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A Century of Fun and Education at the Pennsylvania Farm Show
Written by Larry Roeder, Editor

This sculpture created from more than 1,000 pounds of butter was done by husband and wife, Jim Victor and Marie Pelton, of Conshohocken, Montgomery County.  They started working on the piece in December and it took 14 days to complete.  The sculpture was sponsored by the Mid-Atlantic Dairy Association and the Pennsylvania Dairy Promotion Program.

        With the theme of "Our Commonwealth's Blue Ribbon Experience" this year's Pennsylvania Farm Show is presenting a nod to the individual experiences visitors have enjoyed since the first exhibit took place in 1917.

        More than 62,000 farm families represent the farm industry with an impact of more than $67 billion on the economy of the Pennsylvania.  More than 97 percent of the farms are family owned.  The annual show is an opportunity for them to display the best of the state's agriculture industry and for visitors to learn more about how their food goes from the farm to the shelf. 

        State Agriculture Secretary Russell Redding said, "Whether you're enjoying your first farm show milkshake, displaying your best sewing work, or exhibiting your prized animal, every has their own blue ribbon experience at the farm show."

        The show opened to the public last Friday and runs through Saturday, Jan. 16 at the massive Pennsylvania Farm Show Complex and Expo Center on Cameron Street, between Wildwood Drive and Maclay Street, in Harrisburg.  More than 400,000 visitors attended the event last year and organizers are hoping the centennial event could bring more than 500,000 people to the show.

        Among the thousands of exhibits, a must see is this year's sculpture made from more than 1,000 pounds of butter. 

        The sculpture, sponsored by Mid-Atlantic Dairy Association and Pennsylvania Dairy Promotion Program, has been a staple of Pennsylvania's Farm Shows since 1991. The sculpture pays tribute to the 100th Pennsylvania Farm Show and the state's agriculture industry.

        It depicts the many commodities grown and produced within Pennsylvania with a blue rosette ribbon, while capturing an event enjoyed by all ages including: an FFA member exhibiting her dairy cow; a 4-H member with his baby chicks; and a lady and gentleman showing off their blue ribbon apples and pies with a quilt and spinning wheel behind them. These features are surrounded by the words "100th PA Farm Show" as a blue and gold centerpiece.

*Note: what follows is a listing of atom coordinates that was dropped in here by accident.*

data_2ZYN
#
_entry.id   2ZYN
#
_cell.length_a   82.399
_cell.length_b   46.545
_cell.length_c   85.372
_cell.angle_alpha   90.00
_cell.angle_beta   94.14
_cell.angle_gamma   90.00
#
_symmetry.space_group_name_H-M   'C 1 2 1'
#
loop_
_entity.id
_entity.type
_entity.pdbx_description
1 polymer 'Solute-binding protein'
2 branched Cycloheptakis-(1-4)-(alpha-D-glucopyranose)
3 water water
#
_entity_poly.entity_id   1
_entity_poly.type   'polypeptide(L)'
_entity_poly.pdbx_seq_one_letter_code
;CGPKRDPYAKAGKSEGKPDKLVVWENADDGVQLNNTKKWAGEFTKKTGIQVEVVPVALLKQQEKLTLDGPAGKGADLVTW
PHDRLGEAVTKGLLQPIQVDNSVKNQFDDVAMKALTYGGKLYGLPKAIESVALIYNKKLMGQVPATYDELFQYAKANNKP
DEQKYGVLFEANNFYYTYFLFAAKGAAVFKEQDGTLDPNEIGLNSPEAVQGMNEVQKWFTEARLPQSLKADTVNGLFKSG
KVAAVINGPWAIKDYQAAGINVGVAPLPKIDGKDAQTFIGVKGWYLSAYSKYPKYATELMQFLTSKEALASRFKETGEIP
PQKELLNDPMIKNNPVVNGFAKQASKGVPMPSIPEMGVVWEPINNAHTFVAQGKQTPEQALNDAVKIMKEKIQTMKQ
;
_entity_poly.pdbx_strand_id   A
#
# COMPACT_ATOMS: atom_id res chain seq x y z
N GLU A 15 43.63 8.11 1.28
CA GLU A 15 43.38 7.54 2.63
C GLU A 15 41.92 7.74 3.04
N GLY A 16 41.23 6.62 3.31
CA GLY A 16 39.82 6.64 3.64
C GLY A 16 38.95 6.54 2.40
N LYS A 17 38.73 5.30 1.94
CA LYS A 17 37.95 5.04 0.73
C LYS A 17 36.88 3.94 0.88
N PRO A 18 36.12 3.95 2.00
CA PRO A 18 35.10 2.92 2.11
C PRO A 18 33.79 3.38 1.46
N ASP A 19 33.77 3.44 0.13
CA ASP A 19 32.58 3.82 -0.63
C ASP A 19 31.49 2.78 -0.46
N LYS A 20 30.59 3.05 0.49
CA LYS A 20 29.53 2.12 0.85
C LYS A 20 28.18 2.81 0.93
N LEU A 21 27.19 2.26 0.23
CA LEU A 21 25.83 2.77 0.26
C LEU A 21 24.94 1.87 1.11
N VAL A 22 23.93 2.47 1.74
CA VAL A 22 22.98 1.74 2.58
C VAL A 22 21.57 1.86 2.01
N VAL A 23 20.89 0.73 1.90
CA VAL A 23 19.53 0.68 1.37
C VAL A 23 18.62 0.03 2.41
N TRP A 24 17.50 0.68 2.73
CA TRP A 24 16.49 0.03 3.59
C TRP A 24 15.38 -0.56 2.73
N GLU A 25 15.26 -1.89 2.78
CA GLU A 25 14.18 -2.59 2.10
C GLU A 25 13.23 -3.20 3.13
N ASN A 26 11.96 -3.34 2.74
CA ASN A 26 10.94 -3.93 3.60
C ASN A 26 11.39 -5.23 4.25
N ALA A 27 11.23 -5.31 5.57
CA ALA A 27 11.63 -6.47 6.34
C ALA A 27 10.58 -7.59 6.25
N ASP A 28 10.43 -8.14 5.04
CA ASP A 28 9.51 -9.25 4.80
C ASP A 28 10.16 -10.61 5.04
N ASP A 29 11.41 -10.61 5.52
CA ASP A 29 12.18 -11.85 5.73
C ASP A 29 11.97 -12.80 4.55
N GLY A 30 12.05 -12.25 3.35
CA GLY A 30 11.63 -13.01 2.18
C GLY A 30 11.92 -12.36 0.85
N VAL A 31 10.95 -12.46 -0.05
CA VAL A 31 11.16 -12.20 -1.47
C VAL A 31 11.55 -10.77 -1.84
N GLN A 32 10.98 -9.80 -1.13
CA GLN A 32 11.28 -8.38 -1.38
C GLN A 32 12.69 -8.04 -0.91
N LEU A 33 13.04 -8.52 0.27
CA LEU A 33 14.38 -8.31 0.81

The entire 24-acre complex is loaded with 6,000 animals, 10,000 competitive exhibits and 300 commercial exhibits.  There is lots of Pennsylvania-grown foods and wines, along with other goodies available in the food court and throughout the complex.  Bring your best walking shoes and plan to spend the day.

        The only cloud on this sunny event is the absence of any poultry exhibits due to the fear of avian flu.  Manning a booth, at what was the entrance to the poultry exhibit,  and explaining the missing fowl was Phillip Clauer who said, "There is no present danger of the avian flu, the warm weather of recent months has caused a delay in the normal migration of birds from November and December to December and January." 

        He emphasized the ban is a decision made by farm show officials in conjunction with the Pennsylvania Department of Agriculture, and is purely a precaution.

        If you're worried about standing or walking all day, don't fret.  In addition to many benches strategically located throughout the exhibit areas and lobbies, there are three arenas with lots of seating and there is always a show or judging event for you to watch while giving your feet a rest.   In addition to the judging, rodeos, square dancing competition, champion horse and pony pulling contest and much more, the PA State Police Mounted Drill team also put on a performance in the seated areas.

        Helping to enhance the learning experience of the farm show, the Pennsylvania Historical and Museum Commission (PHMC) has again set up their "Bring History to the Table" program where visitors can search for 24 replica historical markers have been placed throughout the complex.  Pick up a copy of the historical marker scavenger hunt handbook at the PHMC booth and follow the guide to find the markers.

        Then answer the questions about each marker in the handbook. 

        The farm show is a great way to learn about Pennsylvania's number-one industry, farming.  Pennsylvania is the mushroom capital of the world and produces 62 percent of the mushrooms eaten in the United States.  The state's dairy industry supports 60,000 jobs.  Pennsylvania is one of the nation's top producers of apples and eggs; the Commonwealth is also home to more than 150 vineyards; and there are more than 1,500 bee farms in the state.
        You still have time to visit this year's edition of the farm show and take in all of the wonderful exhibits of Pennsylvania farming and taste all of the fantastic foods in the food court, knowing that all of this experience comes to you courtesy of the Pennsylvania farming industry.

        The farm show runs through Jan. 15 from 8 a.m. to 9 p.m. and on Saturday, Jan. 16 from 8 a.m. to 5 p.m.  Admission is free and parking is $15.  Handicap parking and visitor drop-off is available along with free shuttle-bus service from satellite parking lots.

        For more information, visit www.farmshow.state.pa.us.





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